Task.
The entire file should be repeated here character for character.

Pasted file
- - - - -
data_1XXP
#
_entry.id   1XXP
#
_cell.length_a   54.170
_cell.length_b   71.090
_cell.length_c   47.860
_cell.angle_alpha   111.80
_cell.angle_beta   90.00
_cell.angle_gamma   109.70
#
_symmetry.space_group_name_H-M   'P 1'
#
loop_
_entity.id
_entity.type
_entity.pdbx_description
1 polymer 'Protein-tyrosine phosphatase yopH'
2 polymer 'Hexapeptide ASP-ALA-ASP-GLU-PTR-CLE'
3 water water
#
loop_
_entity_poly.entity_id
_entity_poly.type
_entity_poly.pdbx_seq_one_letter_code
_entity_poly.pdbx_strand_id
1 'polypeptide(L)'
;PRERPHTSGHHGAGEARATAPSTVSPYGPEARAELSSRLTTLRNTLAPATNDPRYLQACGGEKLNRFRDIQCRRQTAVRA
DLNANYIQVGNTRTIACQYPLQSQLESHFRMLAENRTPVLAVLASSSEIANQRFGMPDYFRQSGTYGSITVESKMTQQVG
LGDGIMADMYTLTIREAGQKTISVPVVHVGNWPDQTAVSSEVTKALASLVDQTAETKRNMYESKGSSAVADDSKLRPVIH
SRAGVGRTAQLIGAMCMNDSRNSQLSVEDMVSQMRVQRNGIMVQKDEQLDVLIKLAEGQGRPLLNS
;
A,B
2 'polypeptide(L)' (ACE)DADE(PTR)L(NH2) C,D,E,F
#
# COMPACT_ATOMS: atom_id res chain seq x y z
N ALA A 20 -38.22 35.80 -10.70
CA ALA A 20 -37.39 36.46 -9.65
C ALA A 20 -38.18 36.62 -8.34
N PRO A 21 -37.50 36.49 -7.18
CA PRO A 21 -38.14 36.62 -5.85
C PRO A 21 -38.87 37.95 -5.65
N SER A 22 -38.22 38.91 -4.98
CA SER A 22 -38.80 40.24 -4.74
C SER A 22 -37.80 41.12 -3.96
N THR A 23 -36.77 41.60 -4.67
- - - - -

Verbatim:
data_1XXP
#
_entry.id   1XXP
#
_cell.length_a   54.170
_cell.length_b   71.090
_cell.length_c   47.860
_cell.angle_alpha   111.80
_cell.angle_beta   90.00
_cell.angle_gamma   109.70
#
_symmetry.space_group_name_H-M   'P 1'
#
loop_
_entity.id
_entity.type
_entity.pdbx_description
1 polymer 'Protein-tyrosine phosphatase yopH'
2 polymer 'Hexapeptide ASP-ALA-ASP-GLU-PTR-CLE'
3 water water
#
loop_
_entity_poly.entity_id
_entity_poly.type
_entity_poly.pdbx_seq_one_letter_code
_entity_poly.pdbx_strand_id
1 'polypeptide(L)'
;PRERPHTSGHHGAGEARATAPSTVSPYGPEARAELSSRLTTLRNTLAPATNDPRYLQACGGEKLNRFRDIQCRRQTAVRA
DLNANYIQVGNTRTIACQYPLQSQLESHFRMLAENRTPVLAVLASSSEIANQRFGMPDYFRQSGTYGSITVESKMTQQVG
LGDGIMADMYTLTIREAGQKTISVPVVHVGNWPDQTAVSSEVTKALASLVDQTAETKRNMYESKGSSAVADDSKLRPVIH
SRAGVGRTAQLIGAMCMNDSRNSQLSVEDMVSQMRVQRNGIMVQKDEQLDVLIKLAEGQGRPLLNS
;
A,B
2 'polypeptide(L)' (ACE)DADE(PTR)L(NH2) C,D,E,F
#
# COMPACT_ATOMS: atom_id res chain seq x y z
N ALA A 20 -38.22 35.80 -10.70
CA ALA A 20 -37.39 36.46 -9.65
C ALA A 20 -38.18 36.62 -8.34
N PRO A 21 -37.50 36.49 -7.18
CA PRO A 21 -38.14 36.62 -5.85
C PRO A 21 -38.87 37.95 -5.65
N SER A 22 -38.22 38.91 -4.98
CA SER A 22 -38.80 40.24 -4.74
C SER A 22 -37.80 41.12 -3.96
N THR A 23 -36.77 41.60 -4.67